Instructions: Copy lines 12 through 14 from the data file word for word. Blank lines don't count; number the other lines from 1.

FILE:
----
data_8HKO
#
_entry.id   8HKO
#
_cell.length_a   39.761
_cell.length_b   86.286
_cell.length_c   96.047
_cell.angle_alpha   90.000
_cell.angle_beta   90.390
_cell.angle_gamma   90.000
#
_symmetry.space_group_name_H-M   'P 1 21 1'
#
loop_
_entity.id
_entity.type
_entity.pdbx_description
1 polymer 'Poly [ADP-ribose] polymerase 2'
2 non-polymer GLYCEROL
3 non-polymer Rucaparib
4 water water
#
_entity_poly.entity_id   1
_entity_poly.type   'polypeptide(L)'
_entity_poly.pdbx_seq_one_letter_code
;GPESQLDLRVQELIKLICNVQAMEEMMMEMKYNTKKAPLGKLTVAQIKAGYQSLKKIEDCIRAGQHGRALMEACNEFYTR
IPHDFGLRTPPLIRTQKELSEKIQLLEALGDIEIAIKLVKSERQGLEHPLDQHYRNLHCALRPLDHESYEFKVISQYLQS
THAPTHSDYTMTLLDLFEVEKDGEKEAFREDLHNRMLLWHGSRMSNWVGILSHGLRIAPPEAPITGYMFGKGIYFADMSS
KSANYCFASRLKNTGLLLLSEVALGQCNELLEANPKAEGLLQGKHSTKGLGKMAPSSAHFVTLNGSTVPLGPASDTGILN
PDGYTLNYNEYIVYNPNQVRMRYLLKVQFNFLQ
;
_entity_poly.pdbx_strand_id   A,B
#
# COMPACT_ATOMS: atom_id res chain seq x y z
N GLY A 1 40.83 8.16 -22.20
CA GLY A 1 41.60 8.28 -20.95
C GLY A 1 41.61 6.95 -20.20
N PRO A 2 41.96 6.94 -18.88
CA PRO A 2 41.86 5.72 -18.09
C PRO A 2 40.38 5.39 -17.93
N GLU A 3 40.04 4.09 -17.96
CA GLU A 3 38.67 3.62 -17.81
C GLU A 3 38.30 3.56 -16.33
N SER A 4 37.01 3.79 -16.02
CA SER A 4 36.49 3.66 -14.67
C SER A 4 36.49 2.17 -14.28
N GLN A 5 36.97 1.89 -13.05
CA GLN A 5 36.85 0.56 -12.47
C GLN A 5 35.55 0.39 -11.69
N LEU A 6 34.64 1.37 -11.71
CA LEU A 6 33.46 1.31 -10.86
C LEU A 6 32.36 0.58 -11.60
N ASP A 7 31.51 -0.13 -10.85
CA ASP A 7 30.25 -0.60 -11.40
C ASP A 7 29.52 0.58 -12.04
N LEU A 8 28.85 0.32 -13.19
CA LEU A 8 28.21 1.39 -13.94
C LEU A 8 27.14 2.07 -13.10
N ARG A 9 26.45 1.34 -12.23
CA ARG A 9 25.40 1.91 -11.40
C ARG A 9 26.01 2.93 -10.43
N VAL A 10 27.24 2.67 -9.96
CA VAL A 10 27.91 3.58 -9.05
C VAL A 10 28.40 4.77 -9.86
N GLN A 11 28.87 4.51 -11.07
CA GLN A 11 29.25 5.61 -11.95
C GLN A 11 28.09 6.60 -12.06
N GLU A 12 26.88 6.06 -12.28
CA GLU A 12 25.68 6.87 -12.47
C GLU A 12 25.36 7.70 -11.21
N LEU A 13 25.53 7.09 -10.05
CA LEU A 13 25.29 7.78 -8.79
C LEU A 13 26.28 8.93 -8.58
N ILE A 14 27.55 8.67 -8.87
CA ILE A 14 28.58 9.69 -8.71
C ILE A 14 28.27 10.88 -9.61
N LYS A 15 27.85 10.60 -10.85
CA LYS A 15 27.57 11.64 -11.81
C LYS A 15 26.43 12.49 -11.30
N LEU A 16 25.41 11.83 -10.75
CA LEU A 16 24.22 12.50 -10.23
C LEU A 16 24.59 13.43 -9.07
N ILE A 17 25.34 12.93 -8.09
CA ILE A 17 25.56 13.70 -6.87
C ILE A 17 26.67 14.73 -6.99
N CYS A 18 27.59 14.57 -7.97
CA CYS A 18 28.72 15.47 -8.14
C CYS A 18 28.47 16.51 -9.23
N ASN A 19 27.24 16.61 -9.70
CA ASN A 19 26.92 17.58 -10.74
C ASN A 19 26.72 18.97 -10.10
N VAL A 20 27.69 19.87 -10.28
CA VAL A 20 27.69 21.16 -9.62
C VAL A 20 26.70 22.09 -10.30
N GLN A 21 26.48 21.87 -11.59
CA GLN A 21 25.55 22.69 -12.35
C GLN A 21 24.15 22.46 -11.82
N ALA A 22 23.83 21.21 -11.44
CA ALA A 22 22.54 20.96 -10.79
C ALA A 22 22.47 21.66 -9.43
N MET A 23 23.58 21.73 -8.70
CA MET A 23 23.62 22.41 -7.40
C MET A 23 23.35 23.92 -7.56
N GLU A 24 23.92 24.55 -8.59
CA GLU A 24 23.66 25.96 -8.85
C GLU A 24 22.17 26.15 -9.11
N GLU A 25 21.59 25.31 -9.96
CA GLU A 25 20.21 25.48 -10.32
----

_symmetry.space_group_name_H-M   'P 1 21 1'
#
loop_